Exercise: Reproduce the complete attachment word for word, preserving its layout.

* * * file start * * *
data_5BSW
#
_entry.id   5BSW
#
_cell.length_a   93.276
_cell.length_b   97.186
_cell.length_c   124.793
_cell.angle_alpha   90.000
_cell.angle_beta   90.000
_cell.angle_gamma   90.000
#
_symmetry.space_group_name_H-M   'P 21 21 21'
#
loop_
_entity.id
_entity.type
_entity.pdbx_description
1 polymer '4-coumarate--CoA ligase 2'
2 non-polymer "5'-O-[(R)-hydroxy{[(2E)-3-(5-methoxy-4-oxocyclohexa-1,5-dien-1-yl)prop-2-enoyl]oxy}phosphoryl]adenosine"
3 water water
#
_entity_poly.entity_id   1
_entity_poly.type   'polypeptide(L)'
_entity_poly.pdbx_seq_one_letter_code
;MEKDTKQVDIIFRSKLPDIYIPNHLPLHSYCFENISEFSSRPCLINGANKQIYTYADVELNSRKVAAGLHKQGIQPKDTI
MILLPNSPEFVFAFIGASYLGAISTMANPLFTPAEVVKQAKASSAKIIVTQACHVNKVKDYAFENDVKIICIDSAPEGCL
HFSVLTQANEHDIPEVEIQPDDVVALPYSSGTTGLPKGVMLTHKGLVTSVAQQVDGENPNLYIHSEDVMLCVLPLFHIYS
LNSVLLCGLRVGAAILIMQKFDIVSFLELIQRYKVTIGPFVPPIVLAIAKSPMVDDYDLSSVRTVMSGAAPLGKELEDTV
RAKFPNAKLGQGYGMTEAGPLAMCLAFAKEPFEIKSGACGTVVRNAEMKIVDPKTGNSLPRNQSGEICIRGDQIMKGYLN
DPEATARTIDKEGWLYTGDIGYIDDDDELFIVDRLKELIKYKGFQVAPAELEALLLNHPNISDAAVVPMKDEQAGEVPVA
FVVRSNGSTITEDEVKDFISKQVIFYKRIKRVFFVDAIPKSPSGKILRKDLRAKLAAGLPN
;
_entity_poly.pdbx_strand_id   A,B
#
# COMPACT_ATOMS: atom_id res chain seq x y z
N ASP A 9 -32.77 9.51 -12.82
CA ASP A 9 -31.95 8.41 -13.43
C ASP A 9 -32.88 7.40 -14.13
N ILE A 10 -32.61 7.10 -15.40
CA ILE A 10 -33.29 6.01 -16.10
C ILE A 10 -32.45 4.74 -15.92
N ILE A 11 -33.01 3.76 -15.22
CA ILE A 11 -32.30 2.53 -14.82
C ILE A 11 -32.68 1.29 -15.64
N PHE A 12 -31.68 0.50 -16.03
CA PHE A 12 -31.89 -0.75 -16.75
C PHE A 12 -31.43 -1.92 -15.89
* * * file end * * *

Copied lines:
data_5BSW
#
_entry.id   5BSW
#
_cell.length_a   93.276
_cell.length_b   97.186
_cell.length_c   124.793
_cell.angle_alpha   90.000
_cell.angle_beta   90.000
_cell.angle_gamma   90.000
#
_symmetry.space_group_name_H-M   'P 21 21 21'
#
loop_
_entity.id
_entity.type
_entity.pdbx_description
1 polymer '4-coumarate--CoA ligase 2'
2 non-polymer "5'-O-[(R)-hydroxy{[(2E)-3-(5-methoxy-4-oxocyclohexa-1,5-dien-1-yl)prop-2-enoyl]oxy}phosphoryl]adenosine"
3 water water
#
_entity_poly.entity_id   1
_entity_poly.type   'polypeptide(L)'
_entity_poly.pdbx_seq_one_letter_code
;MEKDTKQVDIIFRSKLPDIYIPNHLPLHSYCFENISEFSSRPCLINGANKQIYTYADVELNSRKVAAGLHKQGIQPKDTI
MILLPNSPEFVFAFIGASYLGAISTMANPLFTPAEVVKQAKASSAKIIVTQACHVNKVKDYAFENDVKIICIDSAPEGCL
HFSVLTQANEHDIPEVEIQPDDVVALPYSSGTTGLPKGVMLTHKGLVTSVAQQVDGENPNLYIHSEDVMLCVLPLFHIYS
LNSVLLCGLRVGAAILIMQKFDIVSFLELIQRYKVTIGPFVPPIVLAIAKSPMVDDYDLSSVRTVMSGAAPLGKELEDTV
RAKFPNAKLGQGYGMTEAGPLAMCLAFAKEPFEIKSGACGTVVRNAEMKIVDPKTGNSLPRNQSGEICIRGDQIMKGYLN
DPEATARTIDKEGWLYTGDIGYIDDDDELFIVDRLKELIKYKGFQVAPAELEALLLNHPNISDAAVVPMKDEQAGEVPVA
FVVRSNGSTITEDEVKDFISKQVIFYKRIKRVFFVDAIPKSPSGKILRKDLRAKLAAGLPN
;
_entity_poly.pdbx_strand_id   A,B
#
# COMPACT_ATOMS: atom_id res chain seq x y z
N ASP A 9 -32.77 9.51 -12.82
CA ASP A 9 -31.95 8.41 -13.43
C ASP A 9 -32.88 7.40 -14.13
N ILE A 10 -32.61 7.10 -15.40
CA ILE A 10 -33.29 6.01 -16.10
C ILE A 10 -32.45 4.74 -15.92
N ILE A 11 -33.01 3.76 -15.22
CA ILE A 11 -32.30 2.53 -14.82
C ILE A 11 -32.68 1.29 -15.64
N PHE A 12 -31.68 0.50 -16.03
CA PHE A 12 -31.89 -0.75 -16.75
C PHE A 12 -31.43 -1.92 -15.89